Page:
Learning center perfect for community outreach
Mall location reaches with timely health topics
A lack of space at the medical center for ancillary programs is one reason the learning center for Saint Francis Medical Center in Grand Island, NE, ended up at the local mall. The fact that 3.2 million people visit the mall annually, making it possible for the medical center to reach a larger population made the off-campus location even more enticing.
"We thought we would draw from a bigger area, not just our immediate city, but rural Nebraska, exposing more people to some of the services we have at our medical center through Wellness Works at the mall," says Doreen Foland, RD, manager of Wellness Works Por Su Salud (For Your Health).
The name is meant to attract Spanish-speaking people; in fact, two of the center’s goals are to serve the Hispanic population and target women’s health. One staff member was a physician in Colombia, and although she is not licensed to practice in the United States, she can teach classes.
This physician runs a diabetes and heart club, which holds biweekly meetings with the first hour taught in Spanish and the second in English. The focus is on helping people with questions or problems and to steer them into the hospital system as much as possible. "We are trying to address those two health topics with the Hispanic population because that is a big problem in our area," said Foland.
There are many features at Wellness Works that are designed to draw consumers who visit the mall. For example, the reading center is set up like a living room with easy chairs so people can come in and learn about health topics while they wait for friends or family to shop. There are no checkout privileges, so people must read the books and view the videos on premise.
However, there are a variety of pamphlets on popular health topics such as diabetes, cholesterol, nutrition, exercise, and smoking cessation that people can take with them. Brochures that promote a particular health awareness month often are featured during that time span.
Cooking demonstrations on nutritional topics frequently are conducted in the kitchen at Wellness Works, which is located near the entrance so that the smell of cooking might draw people in. A couple of cooking demonstrations usually are scheduled during the day, with one on Saturday as well.
They cover such topics as heart-healthy food and desserts, cooking on the run, and how to use herbs in place of sodium. Once, the staff held a tea talk discussing the benefits of different types of tea such as green or black, and those in attendance tried the different types.
Explaining Wellness Works
While the smell of cooking near the entrance and other design features may help attract consumers, lots of advertising is what draws customers, says Foland. "A lot of people had never heard of a center like this and didn’t know what to expect. It could have been a clinic for low-income people as far as they knew," she explains. Radio and newspaper ads as well as contact with social groups and organizations have helped people learn what the resource center is all about and how they might use it.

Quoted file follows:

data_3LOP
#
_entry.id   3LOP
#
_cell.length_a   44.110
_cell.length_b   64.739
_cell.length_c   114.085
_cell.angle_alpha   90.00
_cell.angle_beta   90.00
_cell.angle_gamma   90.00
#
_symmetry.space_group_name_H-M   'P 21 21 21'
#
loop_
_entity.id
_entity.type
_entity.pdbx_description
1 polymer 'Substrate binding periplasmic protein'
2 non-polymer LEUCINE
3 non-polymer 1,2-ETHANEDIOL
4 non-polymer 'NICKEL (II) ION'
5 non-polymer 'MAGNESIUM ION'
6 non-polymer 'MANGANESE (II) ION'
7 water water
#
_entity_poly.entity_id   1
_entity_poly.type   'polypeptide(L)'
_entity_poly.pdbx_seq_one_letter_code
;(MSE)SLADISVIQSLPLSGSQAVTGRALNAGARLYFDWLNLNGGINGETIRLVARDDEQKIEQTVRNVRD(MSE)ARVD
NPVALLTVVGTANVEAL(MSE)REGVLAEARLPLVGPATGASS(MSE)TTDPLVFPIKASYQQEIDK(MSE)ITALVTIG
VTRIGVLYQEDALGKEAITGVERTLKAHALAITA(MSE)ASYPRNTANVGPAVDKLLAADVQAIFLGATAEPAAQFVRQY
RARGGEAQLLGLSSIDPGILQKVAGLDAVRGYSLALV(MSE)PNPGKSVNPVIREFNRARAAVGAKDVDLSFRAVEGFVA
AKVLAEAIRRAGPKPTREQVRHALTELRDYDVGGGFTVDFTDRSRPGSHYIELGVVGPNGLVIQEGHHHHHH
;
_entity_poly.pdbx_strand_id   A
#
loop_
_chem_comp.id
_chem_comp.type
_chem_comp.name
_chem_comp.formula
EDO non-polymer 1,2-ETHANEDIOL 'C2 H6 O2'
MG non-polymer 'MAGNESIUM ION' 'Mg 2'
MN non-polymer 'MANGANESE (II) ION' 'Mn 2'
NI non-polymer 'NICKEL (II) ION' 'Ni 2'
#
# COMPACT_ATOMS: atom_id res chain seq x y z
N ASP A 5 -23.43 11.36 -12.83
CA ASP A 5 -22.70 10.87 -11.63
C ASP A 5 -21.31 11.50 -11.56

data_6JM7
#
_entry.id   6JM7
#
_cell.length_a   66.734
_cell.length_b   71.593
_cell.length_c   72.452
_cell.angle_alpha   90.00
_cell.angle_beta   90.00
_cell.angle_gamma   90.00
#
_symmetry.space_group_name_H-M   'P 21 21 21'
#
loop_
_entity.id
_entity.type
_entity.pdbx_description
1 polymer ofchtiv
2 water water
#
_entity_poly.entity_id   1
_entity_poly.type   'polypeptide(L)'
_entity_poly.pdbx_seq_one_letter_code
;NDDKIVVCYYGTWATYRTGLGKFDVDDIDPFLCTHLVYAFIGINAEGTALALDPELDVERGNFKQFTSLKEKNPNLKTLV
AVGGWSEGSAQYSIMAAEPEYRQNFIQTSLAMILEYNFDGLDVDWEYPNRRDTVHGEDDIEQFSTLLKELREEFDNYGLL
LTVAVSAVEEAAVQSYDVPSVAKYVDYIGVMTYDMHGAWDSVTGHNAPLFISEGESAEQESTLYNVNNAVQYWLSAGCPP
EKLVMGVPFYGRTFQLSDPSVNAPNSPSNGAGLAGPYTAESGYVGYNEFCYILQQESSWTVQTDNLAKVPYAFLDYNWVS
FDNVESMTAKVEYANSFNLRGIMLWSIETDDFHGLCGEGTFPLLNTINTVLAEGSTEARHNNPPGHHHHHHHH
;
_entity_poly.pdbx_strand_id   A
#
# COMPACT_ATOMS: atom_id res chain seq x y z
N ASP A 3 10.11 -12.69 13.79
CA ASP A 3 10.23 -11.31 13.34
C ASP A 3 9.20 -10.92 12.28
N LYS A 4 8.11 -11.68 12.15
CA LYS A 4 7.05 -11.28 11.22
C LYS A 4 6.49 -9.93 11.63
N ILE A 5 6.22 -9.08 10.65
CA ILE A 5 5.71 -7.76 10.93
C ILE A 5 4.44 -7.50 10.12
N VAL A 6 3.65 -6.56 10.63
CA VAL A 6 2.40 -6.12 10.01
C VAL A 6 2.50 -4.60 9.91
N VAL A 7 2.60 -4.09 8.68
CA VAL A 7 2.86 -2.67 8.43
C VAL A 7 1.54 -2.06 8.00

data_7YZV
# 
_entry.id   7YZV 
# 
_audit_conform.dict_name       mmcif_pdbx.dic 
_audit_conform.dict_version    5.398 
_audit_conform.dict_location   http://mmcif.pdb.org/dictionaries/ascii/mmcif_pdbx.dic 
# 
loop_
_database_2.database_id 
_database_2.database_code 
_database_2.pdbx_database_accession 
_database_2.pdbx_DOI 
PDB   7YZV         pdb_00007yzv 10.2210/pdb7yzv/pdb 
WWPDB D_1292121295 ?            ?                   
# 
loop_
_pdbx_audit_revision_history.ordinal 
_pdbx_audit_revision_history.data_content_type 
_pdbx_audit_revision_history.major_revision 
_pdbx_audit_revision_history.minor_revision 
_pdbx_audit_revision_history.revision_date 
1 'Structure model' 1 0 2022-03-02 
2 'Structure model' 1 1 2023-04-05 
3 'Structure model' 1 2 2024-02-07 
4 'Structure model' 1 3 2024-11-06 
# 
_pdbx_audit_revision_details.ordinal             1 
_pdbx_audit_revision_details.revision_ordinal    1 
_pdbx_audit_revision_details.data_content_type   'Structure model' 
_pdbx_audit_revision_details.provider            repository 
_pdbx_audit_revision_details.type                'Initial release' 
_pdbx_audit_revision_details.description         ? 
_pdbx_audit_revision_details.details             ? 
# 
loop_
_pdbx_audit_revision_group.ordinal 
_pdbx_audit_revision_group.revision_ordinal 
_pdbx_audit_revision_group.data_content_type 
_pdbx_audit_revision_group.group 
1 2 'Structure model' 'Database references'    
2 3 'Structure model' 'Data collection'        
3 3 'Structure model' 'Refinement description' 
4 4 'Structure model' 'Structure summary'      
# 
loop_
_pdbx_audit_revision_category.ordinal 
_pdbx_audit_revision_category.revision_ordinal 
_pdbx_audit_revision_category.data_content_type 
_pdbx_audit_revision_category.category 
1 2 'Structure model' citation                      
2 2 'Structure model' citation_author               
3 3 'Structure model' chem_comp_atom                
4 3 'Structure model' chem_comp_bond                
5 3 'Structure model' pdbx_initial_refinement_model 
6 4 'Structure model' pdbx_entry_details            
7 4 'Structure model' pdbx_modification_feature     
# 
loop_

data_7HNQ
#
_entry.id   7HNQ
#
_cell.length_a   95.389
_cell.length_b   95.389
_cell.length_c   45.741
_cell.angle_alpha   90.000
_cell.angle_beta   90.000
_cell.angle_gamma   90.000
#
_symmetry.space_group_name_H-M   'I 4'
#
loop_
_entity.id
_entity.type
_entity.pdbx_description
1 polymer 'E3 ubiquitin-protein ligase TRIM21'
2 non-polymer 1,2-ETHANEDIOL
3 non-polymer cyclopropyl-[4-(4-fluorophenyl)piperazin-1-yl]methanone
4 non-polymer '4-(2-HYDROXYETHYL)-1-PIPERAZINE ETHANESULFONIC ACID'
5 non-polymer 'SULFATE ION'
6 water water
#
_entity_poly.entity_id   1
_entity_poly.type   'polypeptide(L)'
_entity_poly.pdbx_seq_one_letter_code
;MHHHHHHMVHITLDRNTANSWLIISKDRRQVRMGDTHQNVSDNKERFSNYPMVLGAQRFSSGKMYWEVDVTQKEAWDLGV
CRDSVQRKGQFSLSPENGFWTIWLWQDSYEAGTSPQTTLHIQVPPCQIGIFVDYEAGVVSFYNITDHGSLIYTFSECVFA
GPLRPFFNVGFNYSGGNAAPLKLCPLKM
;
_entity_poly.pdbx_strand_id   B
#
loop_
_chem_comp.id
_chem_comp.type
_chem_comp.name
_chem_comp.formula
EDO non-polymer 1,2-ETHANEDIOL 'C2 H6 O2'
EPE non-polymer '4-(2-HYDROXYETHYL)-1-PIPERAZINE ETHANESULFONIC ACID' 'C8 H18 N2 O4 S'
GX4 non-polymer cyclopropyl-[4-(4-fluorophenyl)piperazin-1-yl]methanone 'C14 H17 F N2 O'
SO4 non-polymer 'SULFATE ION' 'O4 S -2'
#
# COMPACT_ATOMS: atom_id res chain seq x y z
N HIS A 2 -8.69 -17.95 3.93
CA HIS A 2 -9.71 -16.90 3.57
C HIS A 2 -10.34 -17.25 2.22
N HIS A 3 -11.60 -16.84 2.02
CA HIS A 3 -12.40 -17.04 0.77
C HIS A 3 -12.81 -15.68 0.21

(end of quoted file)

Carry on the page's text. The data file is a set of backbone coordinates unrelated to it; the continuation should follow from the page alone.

In addition to the kitchen and reading room, Wellness Works has a computer center. The three computers that are available for public use are connected to the center’s web site (www.wellnessworksonline.org), which has health features and links to other health web sites that have been approved by a panel of physicians at Saint Francis Medical Center. A firewall keeps consumers from accessing other Internet sites.
The health works center has an interactive learning environment with models of the various parts of the body and a skeleton for those who prefer hands-on learning. An educational center that can seat from 30-50 people and can be petitioned off is used for lectures by health care professionals is available. Lectures usually are scheduled for Thursday evening and focus on the health topic of the month, such as colorectal cancer during colorectal cancer awareness month.
The educational center also is used on Wednesday morning for a program called Lap and Learn that targets mall walkers. "We try to gear the topics to the retired age group, talking about topics like eating healthy, medication interaction, or keeping your brain active as you get older," says Foland. During the first Wednesday of each month, blood pressure screenings are conducted.
On occasion, other screenings are scheduled at Wellness Works if physicians from the medical center think it would be a good tool for diagnosis. "About every three months, we will have cholesterol or glucose screening for a small fee to cover lab work," says Foland. A knee and hip pain seminar also is scheduled twice a month.
In addition to Foland, who is a dietitian, and the physician from Colombia, the center is staffed with RNs and one LPN. It is open from 10 a.m. to 8 p.m. weekdays, opening one hour earlier on Wednesday mornings for Lap and Learn. On weekends, Well-ness Works is open on Saturday from 10 a.m. to 3 p.m. and on Sunday from 1 p.m. to 5 p.m.
"The mall is open 70 hours a week, and we are required by our lease agreement to be open 60 hours a week," says Foland.
For more information on Wellness Works, contact: